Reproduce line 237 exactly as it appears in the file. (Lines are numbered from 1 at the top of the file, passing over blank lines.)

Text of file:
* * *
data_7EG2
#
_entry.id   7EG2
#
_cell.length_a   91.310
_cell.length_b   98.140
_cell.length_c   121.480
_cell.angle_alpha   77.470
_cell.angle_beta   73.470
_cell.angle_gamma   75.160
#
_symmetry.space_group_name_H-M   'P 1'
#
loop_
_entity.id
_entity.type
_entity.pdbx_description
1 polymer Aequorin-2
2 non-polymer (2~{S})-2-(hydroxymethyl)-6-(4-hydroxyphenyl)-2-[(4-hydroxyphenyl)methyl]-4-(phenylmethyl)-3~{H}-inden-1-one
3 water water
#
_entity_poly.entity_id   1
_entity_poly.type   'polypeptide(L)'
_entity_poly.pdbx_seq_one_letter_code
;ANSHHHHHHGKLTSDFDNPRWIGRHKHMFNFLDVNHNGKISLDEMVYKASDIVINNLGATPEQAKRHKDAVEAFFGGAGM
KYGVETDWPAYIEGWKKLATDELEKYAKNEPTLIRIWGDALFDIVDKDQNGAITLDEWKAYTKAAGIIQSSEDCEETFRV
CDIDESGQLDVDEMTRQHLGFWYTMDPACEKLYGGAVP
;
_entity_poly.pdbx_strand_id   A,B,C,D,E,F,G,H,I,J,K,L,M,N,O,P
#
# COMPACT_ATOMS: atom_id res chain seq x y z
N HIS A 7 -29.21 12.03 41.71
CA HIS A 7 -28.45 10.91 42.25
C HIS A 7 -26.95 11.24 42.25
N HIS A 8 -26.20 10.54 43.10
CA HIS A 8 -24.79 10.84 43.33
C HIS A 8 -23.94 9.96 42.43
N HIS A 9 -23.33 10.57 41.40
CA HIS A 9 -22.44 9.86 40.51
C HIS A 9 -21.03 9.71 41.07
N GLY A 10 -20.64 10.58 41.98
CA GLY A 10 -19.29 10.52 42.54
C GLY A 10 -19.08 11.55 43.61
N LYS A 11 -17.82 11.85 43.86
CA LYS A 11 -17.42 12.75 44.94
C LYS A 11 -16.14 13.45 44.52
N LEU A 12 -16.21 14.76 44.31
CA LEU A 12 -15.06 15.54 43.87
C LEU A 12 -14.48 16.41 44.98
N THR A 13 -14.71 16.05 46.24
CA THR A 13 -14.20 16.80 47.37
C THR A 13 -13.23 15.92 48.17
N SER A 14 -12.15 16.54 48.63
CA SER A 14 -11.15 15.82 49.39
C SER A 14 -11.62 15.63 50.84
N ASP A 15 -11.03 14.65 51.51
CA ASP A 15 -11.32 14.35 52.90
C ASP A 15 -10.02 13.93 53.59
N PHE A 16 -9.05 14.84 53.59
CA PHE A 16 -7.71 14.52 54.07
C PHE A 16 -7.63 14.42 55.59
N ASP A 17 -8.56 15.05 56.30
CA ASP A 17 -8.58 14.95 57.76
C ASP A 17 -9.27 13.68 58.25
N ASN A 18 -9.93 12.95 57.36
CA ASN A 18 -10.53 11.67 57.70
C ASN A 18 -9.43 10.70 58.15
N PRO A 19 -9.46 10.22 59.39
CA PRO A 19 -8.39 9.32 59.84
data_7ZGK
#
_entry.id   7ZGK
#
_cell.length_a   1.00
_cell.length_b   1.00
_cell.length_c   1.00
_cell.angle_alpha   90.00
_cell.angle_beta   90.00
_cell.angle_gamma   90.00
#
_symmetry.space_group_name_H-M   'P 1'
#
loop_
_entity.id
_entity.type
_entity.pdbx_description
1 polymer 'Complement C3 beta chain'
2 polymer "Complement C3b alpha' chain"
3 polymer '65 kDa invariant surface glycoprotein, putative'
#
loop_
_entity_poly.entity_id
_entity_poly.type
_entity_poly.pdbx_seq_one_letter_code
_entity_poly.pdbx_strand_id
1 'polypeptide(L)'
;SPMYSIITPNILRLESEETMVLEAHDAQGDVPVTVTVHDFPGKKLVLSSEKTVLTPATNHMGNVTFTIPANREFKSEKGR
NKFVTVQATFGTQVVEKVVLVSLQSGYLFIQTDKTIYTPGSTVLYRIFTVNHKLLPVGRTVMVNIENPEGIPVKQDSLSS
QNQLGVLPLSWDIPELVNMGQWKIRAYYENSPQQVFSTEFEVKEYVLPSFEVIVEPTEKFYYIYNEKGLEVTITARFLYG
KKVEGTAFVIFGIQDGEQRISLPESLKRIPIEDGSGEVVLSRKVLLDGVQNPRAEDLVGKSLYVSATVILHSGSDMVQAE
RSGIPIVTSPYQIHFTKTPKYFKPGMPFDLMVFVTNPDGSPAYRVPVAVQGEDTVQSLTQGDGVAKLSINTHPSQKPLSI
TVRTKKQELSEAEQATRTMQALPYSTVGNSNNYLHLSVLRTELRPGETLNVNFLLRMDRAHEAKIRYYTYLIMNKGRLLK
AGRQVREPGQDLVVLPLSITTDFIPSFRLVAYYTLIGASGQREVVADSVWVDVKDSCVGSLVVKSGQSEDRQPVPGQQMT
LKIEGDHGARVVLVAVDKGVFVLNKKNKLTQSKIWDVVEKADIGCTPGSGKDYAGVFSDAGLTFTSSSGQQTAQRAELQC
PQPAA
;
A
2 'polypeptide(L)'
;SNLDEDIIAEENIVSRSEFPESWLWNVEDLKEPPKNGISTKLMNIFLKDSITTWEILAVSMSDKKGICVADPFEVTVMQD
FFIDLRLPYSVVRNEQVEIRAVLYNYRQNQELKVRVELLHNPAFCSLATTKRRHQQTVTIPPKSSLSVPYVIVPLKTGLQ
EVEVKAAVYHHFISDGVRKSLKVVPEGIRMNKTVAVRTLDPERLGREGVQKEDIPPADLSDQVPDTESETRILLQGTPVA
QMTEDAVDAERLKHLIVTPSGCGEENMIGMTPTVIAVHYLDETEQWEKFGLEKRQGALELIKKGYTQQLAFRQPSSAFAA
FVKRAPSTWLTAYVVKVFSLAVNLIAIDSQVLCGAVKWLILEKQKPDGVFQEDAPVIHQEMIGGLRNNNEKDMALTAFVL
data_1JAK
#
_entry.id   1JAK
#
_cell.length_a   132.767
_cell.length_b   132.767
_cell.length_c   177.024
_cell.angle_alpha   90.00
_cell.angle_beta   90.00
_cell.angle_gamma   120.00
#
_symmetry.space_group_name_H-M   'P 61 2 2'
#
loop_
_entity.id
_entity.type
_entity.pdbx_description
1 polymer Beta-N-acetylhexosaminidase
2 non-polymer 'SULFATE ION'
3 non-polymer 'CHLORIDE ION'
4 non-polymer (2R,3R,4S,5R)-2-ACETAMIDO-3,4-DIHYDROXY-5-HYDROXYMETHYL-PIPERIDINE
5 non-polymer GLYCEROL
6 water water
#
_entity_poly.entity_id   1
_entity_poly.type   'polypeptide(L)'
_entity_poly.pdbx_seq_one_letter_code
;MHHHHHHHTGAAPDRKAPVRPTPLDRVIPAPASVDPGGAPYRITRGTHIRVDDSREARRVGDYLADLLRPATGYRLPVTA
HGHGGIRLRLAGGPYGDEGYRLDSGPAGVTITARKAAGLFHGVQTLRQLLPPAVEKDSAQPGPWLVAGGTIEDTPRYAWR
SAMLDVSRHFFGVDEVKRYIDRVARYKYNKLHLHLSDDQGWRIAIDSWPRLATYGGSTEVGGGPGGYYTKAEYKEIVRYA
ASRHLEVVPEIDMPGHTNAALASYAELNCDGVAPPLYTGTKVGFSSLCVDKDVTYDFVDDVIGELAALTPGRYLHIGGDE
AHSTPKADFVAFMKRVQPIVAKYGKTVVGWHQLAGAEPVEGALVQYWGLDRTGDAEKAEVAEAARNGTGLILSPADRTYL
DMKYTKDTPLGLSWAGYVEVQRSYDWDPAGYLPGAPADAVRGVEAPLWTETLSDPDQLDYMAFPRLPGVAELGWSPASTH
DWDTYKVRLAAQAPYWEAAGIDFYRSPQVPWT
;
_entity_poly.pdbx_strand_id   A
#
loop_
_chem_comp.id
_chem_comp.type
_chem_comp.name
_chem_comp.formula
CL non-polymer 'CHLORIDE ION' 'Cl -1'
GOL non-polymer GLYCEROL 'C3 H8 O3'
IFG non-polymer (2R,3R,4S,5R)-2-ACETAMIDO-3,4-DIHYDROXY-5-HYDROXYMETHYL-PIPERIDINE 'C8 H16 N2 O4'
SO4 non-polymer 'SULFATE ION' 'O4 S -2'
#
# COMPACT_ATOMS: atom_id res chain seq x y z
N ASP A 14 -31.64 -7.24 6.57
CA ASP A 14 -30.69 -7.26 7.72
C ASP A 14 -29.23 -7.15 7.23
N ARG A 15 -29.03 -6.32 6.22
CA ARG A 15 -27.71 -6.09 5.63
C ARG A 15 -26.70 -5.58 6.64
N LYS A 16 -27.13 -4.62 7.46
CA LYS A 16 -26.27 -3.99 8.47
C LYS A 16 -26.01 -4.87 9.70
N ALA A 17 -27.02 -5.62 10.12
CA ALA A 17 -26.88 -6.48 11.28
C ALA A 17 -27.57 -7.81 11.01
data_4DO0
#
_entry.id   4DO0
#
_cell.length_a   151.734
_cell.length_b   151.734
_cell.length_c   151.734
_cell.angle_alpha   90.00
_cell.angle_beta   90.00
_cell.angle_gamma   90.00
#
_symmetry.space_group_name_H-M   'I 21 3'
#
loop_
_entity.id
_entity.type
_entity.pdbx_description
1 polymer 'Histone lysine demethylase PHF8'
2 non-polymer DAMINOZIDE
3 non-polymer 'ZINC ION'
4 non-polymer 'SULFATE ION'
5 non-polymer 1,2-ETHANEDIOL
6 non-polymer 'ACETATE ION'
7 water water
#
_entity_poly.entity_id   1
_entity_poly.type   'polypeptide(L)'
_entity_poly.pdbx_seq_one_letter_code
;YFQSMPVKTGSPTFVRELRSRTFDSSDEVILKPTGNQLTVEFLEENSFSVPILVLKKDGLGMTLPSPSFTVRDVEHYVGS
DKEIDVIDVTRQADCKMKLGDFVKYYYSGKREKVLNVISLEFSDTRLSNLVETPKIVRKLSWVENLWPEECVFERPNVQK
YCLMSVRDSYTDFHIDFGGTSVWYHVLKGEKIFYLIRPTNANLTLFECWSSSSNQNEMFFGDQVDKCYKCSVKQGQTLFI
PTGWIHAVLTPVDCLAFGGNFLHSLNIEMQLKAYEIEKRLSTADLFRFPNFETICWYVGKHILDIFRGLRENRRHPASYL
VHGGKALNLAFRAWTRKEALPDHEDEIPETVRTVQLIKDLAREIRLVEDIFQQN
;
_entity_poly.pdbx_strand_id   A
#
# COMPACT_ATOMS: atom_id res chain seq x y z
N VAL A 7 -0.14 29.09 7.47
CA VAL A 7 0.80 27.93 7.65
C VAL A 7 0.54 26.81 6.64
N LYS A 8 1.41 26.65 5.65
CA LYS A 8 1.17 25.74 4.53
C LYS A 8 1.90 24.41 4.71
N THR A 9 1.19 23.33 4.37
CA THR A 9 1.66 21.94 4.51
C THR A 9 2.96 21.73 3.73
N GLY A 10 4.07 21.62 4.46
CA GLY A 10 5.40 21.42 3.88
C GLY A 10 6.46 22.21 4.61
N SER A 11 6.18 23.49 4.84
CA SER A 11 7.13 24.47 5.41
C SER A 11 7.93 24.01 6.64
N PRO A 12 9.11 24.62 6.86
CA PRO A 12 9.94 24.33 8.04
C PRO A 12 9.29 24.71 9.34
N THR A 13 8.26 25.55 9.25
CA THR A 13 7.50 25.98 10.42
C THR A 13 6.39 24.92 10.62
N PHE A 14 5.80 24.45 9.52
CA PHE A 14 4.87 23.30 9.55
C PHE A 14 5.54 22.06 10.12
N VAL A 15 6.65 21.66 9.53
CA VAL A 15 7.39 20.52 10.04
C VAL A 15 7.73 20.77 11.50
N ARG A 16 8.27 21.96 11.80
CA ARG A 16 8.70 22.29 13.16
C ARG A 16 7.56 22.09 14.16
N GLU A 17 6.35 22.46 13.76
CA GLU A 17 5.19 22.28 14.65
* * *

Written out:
C VAL A 15 7.73 20.77 11.50